Image for post
Image for post

How to Actually use “How Might We…?” Questions

Stefan Morales
Aug 19, 2017 · 5 min read

Those of us who are familiar with design thinking are familiar with IDEO. These guys are the godfathers of interesting facilitation techniques that stimulate diverse groups of people to solve problems and come up with solutions.

So the story goes, the first thing IDEO does when they tackle a new design challenge is to begin with the question “How Might We…?” and then generate responses from there.

The technical term for their approach is “Challenge Mapping.”

But every time I’ve heard of this approach, I’ve wondered if there was more to this than just the HMW question. What does Challenge Mapping actually look like in practice? How do you do it?

I’ll show you how:

What is it?

Why should I use it?

The Origins of How Might We…How three words made design better.

How does it work?

Depending on the group size, either facilitate the exercise yourself, or create breakout groups, giving the groups the basic instructions to self-facilitate the exercise (if you do multiple groups, you can have folks report out while you draw up a master diagram from the collective input).

Start out by dividing up a wall/chalkboard/whiteboard/sheet of paper/etc. Have a look at the diagram I posted on Insta a few months ago for help:

Come up with different ways of describing “the problem” or the challenge:

  1. Translate your problem statement into a “How might we…” (HMW) question (i.e.: instead of “Our community is too insular.” write: “How might we better connect neighbors with one another?”).
  2. Do this a bunch of times and come up with different HMWs! (“HMW encourage neighbors to talk with one another?” “HMW get families in the community sharing babysitting resources?” Etc.).

Generate strategies:

  1. For each of your HMWs ask the perennial preschooler question “Why?” and if unsatisfied, continue asking “Why?” (just like a preschooler).
  2. Write the answers the group gives on post-it notes and post ’em above your HMW question.
  3. After you’re done, you can organize the post-its in ascending order from least abstract to most abstract (to take our neighborhood example further, we might answer “To help people in the neighborhood have a feeling of safety and security.” If we want to go deeper, we can follow that up with another “Why?” and answer “To do our part in promoting a welcoming city.” and so on).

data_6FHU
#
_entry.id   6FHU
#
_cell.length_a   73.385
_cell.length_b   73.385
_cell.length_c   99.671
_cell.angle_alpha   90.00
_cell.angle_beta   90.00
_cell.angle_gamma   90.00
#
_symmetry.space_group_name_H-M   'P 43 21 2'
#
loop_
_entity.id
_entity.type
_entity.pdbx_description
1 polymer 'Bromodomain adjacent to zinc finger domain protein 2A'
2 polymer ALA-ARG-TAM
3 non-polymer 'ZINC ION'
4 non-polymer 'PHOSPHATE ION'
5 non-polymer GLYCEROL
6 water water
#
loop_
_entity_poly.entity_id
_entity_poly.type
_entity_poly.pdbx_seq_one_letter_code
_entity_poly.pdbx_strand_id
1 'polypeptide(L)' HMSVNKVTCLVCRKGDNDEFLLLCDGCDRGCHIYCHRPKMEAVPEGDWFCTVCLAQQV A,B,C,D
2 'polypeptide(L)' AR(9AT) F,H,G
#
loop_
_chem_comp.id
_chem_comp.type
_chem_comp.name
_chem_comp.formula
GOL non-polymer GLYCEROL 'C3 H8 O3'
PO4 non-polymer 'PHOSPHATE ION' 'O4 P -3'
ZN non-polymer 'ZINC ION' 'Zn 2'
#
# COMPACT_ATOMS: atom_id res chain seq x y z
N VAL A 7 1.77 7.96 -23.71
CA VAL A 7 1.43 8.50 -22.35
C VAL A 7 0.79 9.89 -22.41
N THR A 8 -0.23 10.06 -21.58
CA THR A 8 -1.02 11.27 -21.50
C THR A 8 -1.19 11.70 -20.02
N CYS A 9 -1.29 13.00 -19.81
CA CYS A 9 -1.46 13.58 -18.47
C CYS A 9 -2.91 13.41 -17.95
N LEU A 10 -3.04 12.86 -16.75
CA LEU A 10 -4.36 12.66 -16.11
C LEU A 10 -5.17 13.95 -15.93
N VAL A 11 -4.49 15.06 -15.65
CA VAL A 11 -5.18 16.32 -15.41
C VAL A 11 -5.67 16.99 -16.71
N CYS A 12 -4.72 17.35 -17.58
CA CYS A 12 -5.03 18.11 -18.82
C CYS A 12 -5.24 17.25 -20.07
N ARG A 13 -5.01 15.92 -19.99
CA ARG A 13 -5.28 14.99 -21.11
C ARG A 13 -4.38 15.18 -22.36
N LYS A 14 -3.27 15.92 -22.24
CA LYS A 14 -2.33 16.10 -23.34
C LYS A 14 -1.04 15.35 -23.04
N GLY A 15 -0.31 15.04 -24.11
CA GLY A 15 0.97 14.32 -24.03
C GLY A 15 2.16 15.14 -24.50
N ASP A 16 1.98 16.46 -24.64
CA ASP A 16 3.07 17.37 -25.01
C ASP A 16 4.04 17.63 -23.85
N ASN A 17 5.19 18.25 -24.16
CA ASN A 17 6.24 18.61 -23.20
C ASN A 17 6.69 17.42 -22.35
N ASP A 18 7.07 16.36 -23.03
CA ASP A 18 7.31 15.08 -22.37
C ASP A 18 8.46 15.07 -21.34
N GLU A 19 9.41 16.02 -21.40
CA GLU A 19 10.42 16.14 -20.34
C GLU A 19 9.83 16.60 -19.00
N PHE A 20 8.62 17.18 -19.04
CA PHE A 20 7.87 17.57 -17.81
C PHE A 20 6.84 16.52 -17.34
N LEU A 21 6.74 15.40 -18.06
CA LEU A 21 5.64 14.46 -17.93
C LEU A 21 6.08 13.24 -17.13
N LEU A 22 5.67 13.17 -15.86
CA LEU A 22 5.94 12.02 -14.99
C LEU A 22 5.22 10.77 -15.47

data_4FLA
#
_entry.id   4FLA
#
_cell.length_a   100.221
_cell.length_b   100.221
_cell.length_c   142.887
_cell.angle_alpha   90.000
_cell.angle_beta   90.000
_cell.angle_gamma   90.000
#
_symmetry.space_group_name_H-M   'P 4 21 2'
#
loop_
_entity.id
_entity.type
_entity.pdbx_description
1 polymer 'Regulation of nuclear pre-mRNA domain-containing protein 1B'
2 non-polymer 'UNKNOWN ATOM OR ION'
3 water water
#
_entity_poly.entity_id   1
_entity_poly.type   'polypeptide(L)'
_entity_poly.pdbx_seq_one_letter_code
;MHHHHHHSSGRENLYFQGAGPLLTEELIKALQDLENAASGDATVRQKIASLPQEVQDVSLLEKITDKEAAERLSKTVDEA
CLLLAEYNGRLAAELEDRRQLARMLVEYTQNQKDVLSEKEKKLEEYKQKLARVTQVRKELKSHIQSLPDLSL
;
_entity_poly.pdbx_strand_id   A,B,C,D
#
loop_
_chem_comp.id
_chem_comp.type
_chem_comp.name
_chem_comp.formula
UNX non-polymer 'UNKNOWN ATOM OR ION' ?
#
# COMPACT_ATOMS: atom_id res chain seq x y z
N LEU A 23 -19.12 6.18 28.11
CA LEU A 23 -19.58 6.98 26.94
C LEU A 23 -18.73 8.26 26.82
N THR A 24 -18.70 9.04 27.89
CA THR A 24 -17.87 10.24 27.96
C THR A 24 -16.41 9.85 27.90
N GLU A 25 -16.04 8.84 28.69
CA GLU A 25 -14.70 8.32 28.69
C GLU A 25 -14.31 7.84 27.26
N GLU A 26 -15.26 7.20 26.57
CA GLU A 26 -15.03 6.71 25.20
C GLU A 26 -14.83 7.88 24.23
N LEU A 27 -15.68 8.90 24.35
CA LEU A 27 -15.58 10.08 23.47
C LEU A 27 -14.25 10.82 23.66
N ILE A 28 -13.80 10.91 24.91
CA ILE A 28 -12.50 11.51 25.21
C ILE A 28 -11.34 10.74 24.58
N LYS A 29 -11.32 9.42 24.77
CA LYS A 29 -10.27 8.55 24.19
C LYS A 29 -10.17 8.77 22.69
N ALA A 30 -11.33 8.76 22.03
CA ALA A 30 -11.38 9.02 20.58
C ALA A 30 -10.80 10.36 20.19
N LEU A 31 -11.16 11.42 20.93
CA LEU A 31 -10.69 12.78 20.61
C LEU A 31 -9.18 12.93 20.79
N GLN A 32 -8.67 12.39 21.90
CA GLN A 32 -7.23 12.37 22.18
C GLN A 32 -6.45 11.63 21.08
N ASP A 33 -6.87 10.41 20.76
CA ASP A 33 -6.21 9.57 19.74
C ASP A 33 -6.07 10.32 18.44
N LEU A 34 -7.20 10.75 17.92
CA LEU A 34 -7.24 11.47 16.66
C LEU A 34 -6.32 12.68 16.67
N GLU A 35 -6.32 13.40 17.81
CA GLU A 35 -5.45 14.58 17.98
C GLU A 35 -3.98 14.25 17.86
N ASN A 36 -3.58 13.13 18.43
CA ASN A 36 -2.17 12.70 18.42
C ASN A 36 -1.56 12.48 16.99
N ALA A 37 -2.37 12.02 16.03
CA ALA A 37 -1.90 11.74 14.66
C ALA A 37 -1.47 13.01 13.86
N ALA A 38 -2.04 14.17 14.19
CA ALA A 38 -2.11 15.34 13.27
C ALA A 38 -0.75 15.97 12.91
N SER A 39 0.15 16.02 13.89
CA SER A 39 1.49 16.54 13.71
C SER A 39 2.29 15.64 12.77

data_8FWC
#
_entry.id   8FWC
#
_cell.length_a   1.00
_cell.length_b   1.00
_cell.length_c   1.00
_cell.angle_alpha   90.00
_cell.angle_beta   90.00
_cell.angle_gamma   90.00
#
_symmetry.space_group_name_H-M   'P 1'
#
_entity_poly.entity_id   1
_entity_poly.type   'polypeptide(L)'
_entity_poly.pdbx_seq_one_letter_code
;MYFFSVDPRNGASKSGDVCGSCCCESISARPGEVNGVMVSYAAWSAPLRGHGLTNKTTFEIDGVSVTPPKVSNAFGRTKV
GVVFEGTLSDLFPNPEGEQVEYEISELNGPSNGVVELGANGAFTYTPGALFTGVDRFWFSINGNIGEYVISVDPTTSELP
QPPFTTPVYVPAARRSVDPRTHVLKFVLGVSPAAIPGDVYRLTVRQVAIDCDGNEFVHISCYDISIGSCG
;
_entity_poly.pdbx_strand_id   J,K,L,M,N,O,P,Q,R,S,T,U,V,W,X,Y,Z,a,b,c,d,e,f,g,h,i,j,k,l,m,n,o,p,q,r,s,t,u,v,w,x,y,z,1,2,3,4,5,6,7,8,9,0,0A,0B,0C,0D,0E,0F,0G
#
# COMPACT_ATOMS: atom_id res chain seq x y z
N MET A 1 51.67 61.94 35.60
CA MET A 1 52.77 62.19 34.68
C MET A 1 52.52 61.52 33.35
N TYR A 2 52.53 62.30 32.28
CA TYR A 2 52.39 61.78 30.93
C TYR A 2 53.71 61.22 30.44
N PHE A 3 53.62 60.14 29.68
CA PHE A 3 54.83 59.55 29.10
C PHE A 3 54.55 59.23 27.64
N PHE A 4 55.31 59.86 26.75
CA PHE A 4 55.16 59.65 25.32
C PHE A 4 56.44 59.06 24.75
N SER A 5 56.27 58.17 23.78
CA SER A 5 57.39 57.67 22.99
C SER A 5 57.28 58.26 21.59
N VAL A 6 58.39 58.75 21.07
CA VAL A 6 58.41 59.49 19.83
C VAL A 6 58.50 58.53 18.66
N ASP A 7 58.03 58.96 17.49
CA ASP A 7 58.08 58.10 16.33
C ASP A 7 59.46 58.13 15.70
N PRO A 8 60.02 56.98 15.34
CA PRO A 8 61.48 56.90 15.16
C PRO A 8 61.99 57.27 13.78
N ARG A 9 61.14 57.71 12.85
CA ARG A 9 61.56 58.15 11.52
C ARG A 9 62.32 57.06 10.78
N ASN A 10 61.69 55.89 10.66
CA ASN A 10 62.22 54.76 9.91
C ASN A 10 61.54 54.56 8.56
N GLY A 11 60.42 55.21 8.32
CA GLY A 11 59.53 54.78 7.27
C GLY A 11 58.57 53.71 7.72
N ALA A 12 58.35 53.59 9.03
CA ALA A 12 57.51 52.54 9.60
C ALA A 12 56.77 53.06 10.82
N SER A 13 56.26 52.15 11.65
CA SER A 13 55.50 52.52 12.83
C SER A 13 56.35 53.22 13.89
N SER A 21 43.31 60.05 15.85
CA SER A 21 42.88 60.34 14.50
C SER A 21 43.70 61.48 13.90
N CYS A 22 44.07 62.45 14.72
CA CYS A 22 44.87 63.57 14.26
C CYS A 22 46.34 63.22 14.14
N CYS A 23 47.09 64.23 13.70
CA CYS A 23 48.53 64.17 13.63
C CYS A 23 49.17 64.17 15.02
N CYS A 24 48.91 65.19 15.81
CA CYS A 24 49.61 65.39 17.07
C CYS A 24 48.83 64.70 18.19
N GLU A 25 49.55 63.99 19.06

Generate tactics:

  1. Have a look at your HMW problem statement and ask “What’s stopping us?” (“What’s stopping us from connecting with one another?”) and write the answers that the group gives on post-it notes and post ’em below your HMW question.
  2. After you’re done with this part, you can organize the post-its in descending order from the least detail to the most (to continue with the example, we might answer “too many cars on the roads” and so on).

When facilitating a challenge mapping exercise, consider the following:

  1. Before the event: really think through how you will explain it to the group. Come up with a really easy example of a HMW question, so folks can grasp the exercise easily.
  2. In the beginning: explain to the group what it is, why you’re using it, and how it will work (obvs!).
  3. During: moving up in the diagram leads to greater strategic abstraction and moving down in the diagram leads to more tactical detail. The things that are standing in your way are elements of any future project or program you develop to tackle the problem.

If people look stuck, check-in, make sure they understand the exercise and help them with probing questions.

If folks are having trouble coming up with more HMWs, do one HMW and then look at the post-it note answers in the “Why?” section. Is there anything in there that better captures the essence of the problem you are trying to tackle? Is there a better way to frame another HMW question buried in the post-its? If so, create a new challenge map with the better HMW question as your starting point.

What resources do I need?

Lastly, I’d love to hear from you in the comments if you’ve tried this quick little recipe out. Was it successful? What did you learn by doing? What would you change about the approach?


Did you find this helpful? If so, you might also like other how-to’s published in ARCHIPELAGOS:


PS. This here is a “digital talkoot, barn raiser, quilting bee” so if you like the idea of sharing tools that you use — at work, at home, online, wherever — then I want you to write a piece for this publication. Leave a comment if you’d like to share a tool you use in your group practice.

ARCHIPELAGOS

A travelogue of people and projects striving to build a…

Stefan Morales

Written by

Coaching + consulting w/ ppl + projects striving to build a sustainable future @WorkingTogether https://www.togetherworking.com Founding Member INCOMMON

ARCHIPELAGOS

A travelogue of people and projects striving to build a sustainable future. A digital barn raiser of tools and stories to bring people together.

Stefan Morales

Written by

Coaching + consulting w/ ppl + projects striving to build a sustainable future @WorkingTogether https://www.togetherworking.com Founding Member INCOMMON

ARCHIPELAGOS

A travelogue of people and projects striving to build a sustainable future. A digital barn raiser of tools and stories to bring people together.

Welcome to a place where words matter. On Medium, smart voices and original ideas take center stage - with no ads in sight. Watch

Follow all the topics you care about, and we’ll deliver the best stories for you to your homepage and inbox. Explore

Get unlimited access to the best stories on Medium — and support writers while you’re at it. Just $5/month. Upgrade

Get the Medium app

A button that says 'Download on the App Store', and if clicked it will lead you to the iOS App store
A button that says 'Get it on, Google Play', and if clicked it will lead you to the Google Play store